Sebelius told us a lot in her statement. This administration views private businesses as evil capitalists who can’t be trusted, while only the government is capable of “doing the right thing.” But they’re missing the point. The profit incentive is not evil; it’s precisely what forces private businesses to meet the demands of the market. Remove the profit incentive and organizations can do as they wish without repercussions. This is why we need MORE private competition, NOT a government option.

The public option might be gone for now, but we must remember why it was there in the first place. The left’s preoccupation with destroying capitalism is still alive and well.

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The Role of Government

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Our founding fathers instinctively knew that governments usually create more problems than they solve. However, the modern liberal clings to the notion that an expanded government is usually good for society. Most conservative-liberal debates today are built on this clash of worldviews. History clearly favors the conservative position, but many conservatives fail to grasp this fact.

Let’s say that you run a jewelry store and someone recommends that you hire his buddy Rex as the night watchman. The only problem is that Rex just served 15 years for armed robbery. My guess is that you wouldn’t give serious consideration to making the hire. Liberals and conservatives would agree on this one.

Now, suppose the same person argues for an expanded government program like universal health care. You may discuss issues such as rising healthcare costs, the uninsured filling up the emergency rooms, and tort reform. These are important considerations, but the core assumption is usually overlooked: Why is more government presumed to be the solution to this or any social problem?

Rex may have served 15 years for committing a single armed robbery, but our government robs us incessantly and few government activities (outside of those specifically enumerated in the Constitution) have produced any measurable net benefits. From FDR’s prolonged Depression to LBJ’s Great Society to Obama’s massive “economic stimulus” and push toward complete control of the healthcare system, most government programs simply are not effective. The burden of proof here should be on the liberal.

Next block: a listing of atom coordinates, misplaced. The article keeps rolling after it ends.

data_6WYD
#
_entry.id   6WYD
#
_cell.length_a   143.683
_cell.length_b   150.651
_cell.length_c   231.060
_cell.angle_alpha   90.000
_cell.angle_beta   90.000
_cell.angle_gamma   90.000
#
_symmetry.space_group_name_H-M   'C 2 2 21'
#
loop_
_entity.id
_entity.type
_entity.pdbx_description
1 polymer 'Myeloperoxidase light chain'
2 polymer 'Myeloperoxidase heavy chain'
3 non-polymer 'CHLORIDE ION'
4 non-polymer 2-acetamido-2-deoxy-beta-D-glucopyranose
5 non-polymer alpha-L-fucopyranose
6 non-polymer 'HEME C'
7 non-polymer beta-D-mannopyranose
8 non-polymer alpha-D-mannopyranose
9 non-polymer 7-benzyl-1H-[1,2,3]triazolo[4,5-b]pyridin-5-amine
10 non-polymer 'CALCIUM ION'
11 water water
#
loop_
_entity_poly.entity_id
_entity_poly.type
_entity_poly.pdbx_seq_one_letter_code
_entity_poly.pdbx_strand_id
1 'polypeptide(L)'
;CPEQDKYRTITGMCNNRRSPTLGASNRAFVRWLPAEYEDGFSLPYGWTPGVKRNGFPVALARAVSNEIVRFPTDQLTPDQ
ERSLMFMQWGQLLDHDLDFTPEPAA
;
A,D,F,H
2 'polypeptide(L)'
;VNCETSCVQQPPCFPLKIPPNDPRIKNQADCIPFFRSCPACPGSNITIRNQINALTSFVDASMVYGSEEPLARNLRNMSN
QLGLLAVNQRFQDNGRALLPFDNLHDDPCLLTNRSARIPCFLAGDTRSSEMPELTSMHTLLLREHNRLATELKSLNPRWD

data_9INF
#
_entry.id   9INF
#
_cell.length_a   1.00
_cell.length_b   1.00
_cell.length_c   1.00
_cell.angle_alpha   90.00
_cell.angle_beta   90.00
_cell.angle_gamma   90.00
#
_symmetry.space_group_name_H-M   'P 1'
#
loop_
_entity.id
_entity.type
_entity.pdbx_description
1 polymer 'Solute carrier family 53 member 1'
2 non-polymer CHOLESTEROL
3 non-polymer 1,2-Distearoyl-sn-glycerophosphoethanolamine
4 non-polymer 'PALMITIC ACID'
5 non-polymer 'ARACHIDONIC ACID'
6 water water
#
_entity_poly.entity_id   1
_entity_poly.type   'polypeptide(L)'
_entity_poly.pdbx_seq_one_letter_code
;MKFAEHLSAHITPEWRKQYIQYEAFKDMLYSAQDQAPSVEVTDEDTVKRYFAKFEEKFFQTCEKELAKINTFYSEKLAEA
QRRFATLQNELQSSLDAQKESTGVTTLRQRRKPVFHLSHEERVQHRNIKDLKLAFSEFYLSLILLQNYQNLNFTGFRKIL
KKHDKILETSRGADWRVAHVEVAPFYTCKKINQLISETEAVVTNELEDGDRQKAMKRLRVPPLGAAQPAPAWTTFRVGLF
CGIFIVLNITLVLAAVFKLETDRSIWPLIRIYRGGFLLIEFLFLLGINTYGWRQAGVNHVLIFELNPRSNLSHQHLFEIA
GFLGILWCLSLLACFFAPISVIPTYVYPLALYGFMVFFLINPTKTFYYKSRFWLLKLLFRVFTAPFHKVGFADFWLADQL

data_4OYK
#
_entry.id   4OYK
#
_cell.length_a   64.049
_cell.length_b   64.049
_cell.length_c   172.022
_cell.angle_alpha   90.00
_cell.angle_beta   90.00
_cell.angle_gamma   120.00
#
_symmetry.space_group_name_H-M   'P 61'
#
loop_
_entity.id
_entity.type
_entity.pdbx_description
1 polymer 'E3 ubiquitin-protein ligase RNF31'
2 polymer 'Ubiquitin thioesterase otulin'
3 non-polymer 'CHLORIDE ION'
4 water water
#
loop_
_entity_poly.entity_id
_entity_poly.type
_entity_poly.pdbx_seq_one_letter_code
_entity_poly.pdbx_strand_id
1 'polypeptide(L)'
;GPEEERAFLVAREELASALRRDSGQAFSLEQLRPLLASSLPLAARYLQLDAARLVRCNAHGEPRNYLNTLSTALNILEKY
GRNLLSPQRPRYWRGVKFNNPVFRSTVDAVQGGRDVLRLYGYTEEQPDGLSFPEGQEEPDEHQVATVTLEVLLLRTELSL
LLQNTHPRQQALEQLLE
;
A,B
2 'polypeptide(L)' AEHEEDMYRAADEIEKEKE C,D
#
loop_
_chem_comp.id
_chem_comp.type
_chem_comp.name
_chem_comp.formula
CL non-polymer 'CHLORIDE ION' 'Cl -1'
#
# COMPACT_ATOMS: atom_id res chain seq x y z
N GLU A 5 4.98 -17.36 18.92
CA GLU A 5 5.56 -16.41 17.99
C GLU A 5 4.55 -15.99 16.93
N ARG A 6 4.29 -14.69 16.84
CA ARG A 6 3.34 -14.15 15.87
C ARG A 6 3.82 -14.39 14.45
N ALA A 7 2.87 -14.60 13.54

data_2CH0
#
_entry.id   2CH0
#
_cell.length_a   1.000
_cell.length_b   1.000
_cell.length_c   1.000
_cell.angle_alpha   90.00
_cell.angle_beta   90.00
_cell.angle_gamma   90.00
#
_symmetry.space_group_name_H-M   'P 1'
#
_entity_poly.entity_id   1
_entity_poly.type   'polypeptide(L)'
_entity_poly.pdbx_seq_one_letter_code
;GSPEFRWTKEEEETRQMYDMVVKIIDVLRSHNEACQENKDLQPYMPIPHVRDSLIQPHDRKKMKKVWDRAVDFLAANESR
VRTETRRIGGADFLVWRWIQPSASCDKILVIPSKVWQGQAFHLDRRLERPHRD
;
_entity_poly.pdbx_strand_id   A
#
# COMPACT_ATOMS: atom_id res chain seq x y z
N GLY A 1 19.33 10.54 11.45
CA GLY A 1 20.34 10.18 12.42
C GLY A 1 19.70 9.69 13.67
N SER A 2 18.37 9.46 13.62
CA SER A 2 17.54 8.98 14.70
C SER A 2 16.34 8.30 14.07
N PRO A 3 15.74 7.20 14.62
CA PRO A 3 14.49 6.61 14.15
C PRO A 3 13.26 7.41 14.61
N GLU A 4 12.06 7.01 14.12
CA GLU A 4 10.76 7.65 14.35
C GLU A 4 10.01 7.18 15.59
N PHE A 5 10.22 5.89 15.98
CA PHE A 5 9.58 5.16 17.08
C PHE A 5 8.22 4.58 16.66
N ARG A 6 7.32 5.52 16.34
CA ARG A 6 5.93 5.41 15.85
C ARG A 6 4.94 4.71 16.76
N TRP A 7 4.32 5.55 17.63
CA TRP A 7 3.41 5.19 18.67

The most common liberal argument for big government is the idea that government doesn’t have a profit motive. In the case of healthcare, we are told that the “public option” will be more efficient because the need for profit will be squeezed out of the system. Following this logic, the government should run everything from grocery stores to phone companies. If you think I’m stretching this a bit, consider Washington’s recent encroachment into the banking and auto industries. Some liberals have even called for nationalizing oil production.

This argument is easily refuted by pointing to the former USSR, Cuba, and even China before its recent shift in the direction of capitalism. The typical liberal response is that the Soviets were not wrong about socialism per se, but they just needed more refined government programs. Keep pressing them on this point and most will admit that their claims remain untested. They THINK a government takeover of the best healthcare system in the world will improve things, but they can’t point to a track record. They are left arguing for an upheaval of the most successful economy in the world with only conjecture for support. At this point the debate is over.

So when you get in your next debate with a liberal, watch out for the “big government is good” assumption at the outset. Ask him to present evidence that expanded government creates a better and more prosperous society. Many have accepted this notion without giving it much thought. Why be satisfied with winning the debate on a specific issue when you can attack the core of liberalism instead?